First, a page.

In 1983, Michael Green floated a grouping of Tangent’s businesses on the stock exchange as Carlton Communications plc.  Potential backers and analysts were transported in minibuses to St John’s Wood to see pop videos being edited and they were impressed!  When trading got under way, the value of the shares in Carlton Communications increased rapidly.

During the process of purchasing Transvideo, Green had met Mike Luckwell, who owned and ran the Moving Picture Company (MPC) – a post production and special effects facilities house based in Soho.  Luckwell had been an assistant director on a number of films and had worked with Ray Harryhausen.  MPC was very profitable – more so than Transvideo/Carlton TV.  Green began to ask his advice on how he could make his company more successful.

They formed a very effective working relationship and Luckwell strongly advised Green to purchase the UK arm of a company called IVC.  The US branch was in trouble but the UK business had started making their own very cleverly designed kit.  This included a PAL version of a digital automatic time-base corrector, which they called ‘Genlock.’  This device went on to be used by every TV and broadcast business in the UK and within a few months had made a huge profit.  Green now owned 51% and MPC 49%.

Working on the IVC purchase had brought Luckwell and Green together and in 1983 a friendly takeover of Moving Picture Company by Carlton was agreed.  Mike Luckwell became Carlton’s managing director with Michael Green as chairman and chief executive.  MPC moved to different premises in Soho and its studio, which had been doing similar work to the one here in St John’s Wood, was closed.


Much  of the above information taken from ‘Independent Television in Britain: ITV and IBA 1981-92: The Old Relationship’ by P Bonner and L Aston and ‘Greenfinger: The Rise of Michael Green and Carlton Communications’ by Raymond Snoddy.  Also, from my conversations with Mike Luckwell.



1982 – 1992: Carlton Television

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From 1982 Carlton Television invested heavily in the facilities at St John’s Wood with the intention of creating a video post-production business along with a studio to be hired for small-scale productions, pop promos and ads.  (Similar to the set-up at Molinare and Trilion in Soho.)  Channel 4 launched in 1982 so there was a growing number of independent production companies who needed this kind of facility house.  The larger stage at the front of the building was the studio and the other had mezzanine flooring installed and various edit and dubbing suites were fitted out.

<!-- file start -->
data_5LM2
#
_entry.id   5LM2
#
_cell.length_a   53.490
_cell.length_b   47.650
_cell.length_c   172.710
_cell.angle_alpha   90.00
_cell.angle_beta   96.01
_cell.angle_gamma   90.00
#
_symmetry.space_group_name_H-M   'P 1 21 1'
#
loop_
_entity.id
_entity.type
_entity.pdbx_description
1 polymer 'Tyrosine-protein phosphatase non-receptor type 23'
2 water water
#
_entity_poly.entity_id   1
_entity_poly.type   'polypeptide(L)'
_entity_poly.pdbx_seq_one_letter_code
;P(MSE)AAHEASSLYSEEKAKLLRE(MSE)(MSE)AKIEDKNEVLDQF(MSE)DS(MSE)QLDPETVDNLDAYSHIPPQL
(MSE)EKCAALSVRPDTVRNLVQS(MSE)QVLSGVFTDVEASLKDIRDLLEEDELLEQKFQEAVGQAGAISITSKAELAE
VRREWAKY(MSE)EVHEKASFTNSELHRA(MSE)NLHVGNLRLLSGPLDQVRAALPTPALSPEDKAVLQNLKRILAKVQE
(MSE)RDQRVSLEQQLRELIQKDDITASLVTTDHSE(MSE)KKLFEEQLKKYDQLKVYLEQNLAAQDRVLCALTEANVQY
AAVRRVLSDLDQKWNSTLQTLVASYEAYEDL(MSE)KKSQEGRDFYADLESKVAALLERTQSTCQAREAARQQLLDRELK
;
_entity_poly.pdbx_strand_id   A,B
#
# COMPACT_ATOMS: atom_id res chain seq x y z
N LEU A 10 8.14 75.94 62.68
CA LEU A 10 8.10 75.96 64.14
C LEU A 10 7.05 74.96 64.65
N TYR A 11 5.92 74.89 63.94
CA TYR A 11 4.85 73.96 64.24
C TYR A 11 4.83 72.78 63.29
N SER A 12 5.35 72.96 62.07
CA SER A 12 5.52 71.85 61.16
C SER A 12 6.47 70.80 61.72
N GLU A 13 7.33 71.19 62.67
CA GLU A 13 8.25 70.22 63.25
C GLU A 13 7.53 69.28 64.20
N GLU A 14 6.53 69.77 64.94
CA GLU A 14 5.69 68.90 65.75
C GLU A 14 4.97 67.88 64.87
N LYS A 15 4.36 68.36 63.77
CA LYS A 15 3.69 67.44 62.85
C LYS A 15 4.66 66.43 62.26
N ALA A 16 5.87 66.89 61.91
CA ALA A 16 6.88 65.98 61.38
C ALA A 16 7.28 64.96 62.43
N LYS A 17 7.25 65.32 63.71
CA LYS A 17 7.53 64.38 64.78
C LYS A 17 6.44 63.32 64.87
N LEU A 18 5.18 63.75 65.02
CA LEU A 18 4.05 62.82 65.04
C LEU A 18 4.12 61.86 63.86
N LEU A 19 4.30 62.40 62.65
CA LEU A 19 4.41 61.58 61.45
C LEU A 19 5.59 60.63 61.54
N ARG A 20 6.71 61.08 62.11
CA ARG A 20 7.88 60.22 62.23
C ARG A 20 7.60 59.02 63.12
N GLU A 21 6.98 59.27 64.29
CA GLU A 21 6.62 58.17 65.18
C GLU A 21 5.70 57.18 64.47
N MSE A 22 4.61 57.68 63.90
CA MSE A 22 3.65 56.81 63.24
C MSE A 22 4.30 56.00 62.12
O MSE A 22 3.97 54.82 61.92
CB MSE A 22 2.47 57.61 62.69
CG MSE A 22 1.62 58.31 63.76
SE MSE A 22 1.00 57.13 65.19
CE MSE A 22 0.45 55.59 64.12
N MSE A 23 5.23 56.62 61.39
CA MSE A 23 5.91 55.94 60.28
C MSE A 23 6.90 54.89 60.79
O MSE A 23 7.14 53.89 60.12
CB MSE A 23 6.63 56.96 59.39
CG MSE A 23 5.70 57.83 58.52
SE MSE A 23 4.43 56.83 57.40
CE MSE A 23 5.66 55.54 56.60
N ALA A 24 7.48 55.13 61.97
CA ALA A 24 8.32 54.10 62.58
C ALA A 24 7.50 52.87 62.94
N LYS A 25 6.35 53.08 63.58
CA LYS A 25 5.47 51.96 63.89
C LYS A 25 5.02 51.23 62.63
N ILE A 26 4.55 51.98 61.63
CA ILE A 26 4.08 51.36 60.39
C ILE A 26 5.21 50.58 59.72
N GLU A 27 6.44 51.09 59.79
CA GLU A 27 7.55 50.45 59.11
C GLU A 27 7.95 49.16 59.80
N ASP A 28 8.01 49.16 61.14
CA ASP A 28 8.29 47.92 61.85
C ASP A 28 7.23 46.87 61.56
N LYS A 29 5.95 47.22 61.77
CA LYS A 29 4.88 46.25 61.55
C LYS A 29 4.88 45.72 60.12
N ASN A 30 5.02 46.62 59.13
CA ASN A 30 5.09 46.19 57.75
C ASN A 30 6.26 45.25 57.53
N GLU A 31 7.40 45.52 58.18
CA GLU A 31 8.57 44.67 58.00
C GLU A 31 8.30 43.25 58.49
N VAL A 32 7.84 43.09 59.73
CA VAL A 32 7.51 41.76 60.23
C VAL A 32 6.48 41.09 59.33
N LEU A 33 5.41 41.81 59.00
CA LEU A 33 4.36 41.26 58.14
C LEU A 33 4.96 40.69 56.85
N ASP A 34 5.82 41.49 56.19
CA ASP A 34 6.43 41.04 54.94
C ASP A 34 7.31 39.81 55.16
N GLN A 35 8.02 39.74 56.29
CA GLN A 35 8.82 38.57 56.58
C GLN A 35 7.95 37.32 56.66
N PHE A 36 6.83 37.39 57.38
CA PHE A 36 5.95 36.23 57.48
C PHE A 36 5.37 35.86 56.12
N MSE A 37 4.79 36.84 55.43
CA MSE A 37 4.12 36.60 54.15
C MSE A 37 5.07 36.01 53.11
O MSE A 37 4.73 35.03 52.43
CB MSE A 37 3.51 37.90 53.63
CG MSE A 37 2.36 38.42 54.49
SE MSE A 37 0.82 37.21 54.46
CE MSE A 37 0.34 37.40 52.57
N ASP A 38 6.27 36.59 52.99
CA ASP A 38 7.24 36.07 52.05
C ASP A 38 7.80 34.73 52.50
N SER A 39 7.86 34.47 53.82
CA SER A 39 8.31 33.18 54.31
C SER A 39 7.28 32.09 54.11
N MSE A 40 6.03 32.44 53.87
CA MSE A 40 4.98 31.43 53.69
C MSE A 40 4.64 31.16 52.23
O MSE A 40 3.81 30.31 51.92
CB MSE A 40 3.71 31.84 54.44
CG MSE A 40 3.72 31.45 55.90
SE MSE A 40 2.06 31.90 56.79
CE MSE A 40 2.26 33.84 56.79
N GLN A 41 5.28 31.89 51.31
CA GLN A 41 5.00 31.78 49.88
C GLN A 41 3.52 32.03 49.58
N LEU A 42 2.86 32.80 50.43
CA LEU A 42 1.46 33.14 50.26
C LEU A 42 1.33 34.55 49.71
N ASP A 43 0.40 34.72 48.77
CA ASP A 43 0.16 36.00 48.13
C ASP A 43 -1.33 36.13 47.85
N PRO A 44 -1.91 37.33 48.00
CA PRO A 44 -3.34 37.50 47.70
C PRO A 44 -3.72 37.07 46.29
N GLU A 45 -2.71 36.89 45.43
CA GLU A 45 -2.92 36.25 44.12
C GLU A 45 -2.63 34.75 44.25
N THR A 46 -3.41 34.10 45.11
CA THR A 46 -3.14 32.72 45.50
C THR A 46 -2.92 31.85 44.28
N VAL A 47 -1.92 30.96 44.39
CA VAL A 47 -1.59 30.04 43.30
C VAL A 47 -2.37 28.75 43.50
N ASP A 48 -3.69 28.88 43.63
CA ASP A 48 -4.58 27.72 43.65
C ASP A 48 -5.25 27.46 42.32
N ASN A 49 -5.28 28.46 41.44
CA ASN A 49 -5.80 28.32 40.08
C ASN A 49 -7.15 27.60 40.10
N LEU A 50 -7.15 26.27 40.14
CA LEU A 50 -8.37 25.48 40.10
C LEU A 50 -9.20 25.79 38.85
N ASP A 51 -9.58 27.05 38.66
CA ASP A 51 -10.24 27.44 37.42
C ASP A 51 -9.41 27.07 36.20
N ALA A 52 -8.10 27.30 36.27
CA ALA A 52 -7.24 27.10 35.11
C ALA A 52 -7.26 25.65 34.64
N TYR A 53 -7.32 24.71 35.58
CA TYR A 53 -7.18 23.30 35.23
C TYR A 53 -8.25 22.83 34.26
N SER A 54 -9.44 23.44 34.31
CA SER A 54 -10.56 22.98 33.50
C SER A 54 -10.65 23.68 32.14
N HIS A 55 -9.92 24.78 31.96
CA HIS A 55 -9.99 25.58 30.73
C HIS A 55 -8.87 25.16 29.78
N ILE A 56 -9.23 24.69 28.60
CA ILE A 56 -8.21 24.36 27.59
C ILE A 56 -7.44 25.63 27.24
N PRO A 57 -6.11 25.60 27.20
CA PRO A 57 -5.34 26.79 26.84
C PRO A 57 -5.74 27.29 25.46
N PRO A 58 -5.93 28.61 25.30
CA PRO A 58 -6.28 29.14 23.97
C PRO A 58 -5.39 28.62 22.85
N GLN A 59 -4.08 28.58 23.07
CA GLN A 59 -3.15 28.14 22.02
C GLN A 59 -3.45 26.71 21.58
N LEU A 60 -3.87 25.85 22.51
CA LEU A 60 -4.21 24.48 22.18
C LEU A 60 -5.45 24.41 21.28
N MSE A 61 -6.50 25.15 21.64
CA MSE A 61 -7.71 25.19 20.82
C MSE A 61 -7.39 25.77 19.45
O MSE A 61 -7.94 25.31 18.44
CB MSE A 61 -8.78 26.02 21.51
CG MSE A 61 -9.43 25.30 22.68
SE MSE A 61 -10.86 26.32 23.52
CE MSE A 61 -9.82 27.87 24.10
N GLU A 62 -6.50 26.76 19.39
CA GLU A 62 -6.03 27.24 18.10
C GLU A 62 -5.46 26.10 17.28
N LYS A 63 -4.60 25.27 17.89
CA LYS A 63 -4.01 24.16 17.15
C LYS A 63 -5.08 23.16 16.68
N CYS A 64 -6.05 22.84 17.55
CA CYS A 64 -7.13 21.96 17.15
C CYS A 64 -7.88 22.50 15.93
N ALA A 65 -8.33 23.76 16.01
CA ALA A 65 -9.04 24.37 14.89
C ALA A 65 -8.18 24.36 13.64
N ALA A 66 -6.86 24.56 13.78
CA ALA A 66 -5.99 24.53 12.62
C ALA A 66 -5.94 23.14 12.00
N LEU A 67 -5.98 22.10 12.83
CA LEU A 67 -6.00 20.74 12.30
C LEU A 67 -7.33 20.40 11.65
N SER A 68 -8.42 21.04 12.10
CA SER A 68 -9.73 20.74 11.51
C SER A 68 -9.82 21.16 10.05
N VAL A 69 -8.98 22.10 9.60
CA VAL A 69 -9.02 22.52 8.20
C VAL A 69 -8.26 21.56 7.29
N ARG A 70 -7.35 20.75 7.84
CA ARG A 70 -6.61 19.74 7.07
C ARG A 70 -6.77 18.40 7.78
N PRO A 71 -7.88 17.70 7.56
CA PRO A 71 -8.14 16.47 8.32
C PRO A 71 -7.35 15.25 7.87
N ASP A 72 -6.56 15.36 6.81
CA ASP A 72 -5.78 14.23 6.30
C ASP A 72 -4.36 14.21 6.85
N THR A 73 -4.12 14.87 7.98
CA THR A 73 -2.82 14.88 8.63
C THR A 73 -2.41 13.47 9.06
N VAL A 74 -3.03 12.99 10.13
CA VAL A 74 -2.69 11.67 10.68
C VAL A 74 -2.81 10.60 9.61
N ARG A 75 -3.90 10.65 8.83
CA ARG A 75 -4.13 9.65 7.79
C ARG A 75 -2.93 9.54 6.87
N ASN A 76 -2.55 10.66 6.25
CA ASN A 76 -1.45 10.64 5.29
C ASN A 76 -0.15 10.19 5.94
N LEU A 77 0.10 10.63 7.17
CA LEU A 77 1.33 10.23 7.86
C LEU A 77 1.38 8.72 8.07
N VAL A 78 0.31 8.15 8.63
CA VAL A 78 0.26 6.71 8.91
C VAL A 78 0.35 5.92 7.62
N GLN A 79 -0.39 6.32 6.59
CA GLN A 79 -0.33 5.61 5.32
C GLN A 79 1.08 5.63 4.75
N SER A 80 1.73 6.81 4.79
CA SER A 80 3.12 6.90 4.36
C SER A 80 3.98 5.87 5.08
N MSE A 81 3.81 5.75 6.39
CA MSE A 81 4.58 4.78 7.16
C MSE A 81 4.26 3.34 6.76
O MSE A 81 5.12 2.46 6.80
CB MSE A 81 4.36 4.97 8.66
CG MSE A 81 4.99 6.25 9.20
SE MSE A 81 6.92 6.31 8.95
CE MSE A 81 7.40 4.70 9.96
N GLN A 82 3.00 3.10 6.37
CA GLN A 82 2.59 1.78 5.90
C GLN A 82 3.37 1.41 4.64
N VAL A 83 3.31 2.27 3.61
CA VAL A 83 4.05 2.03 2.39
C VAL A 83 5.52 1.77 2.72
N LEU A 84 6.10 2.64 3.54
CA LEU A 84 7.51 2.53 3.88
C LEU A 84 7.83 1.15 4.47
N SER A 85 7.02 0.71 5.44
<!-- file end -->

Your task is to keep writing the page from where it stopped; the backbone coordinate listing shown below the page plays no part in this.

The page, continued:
The studio was equipped with 4 cameras and other facilities included two 1-inch VTR edit suites and telecine.  Control rooms were also installed.


st john carlton studio plan 450p


Several well-known pop videos were made using the studio here – including Radio Gaga by Queen.  Carlton were also involved in producing the famous Dancing in the Street video with Bowie and Jagger.  According to Barry Johnstone, the two of them met up on a Friday evening with no idea what song they were going to sing.  They went into a record shop in Soho looking for a classic single to cover.  They selected Dancing in the Street and went into a studio and with their voices doing all the instruments as well as the vocals, recorded a backing track.  They then went to the location in docklands where they mimed to the track they had recorded and it was filmed over a few takes.  The following day in a recording studio they recorded the song properly with Bowie’s band, using their original backing track for timing.  Meanwhile, David Mallet had been working on the edit at Carlton all through the night.  The new music track was rushed over when it was ready and replaced the working one.  The finished product was then sent to the BBC for transmission – the whole thing taking just 48 hours from start to finish.


Carlton expanded into the business of channel playout when new cable and satellite channels began to emerge.  Four or five channels were based here, including Fox Kids.  Gary Hughes tells me that when he joined in 1995 the studio was doing live links for The Children’s Channel, which operated between 1984 and 1998.

In 1987 the IBA voiced concerns that London Weekend Television was not properly fulfilling its obligations to provide local news at weekends.   Thames News was highly regarded but this only went out in the London area between Mondays and Thursdays.  Ever since they had launched in 1982, LWT had been relying on very basic bulletins read by continuity announcers on Saturdays and Sundays, while on Fridays they had been broadcasting the 6 o’Clock Show, which was more entertainment than news.  It did include a local news slot but this was produced not by LWT – but by Thames!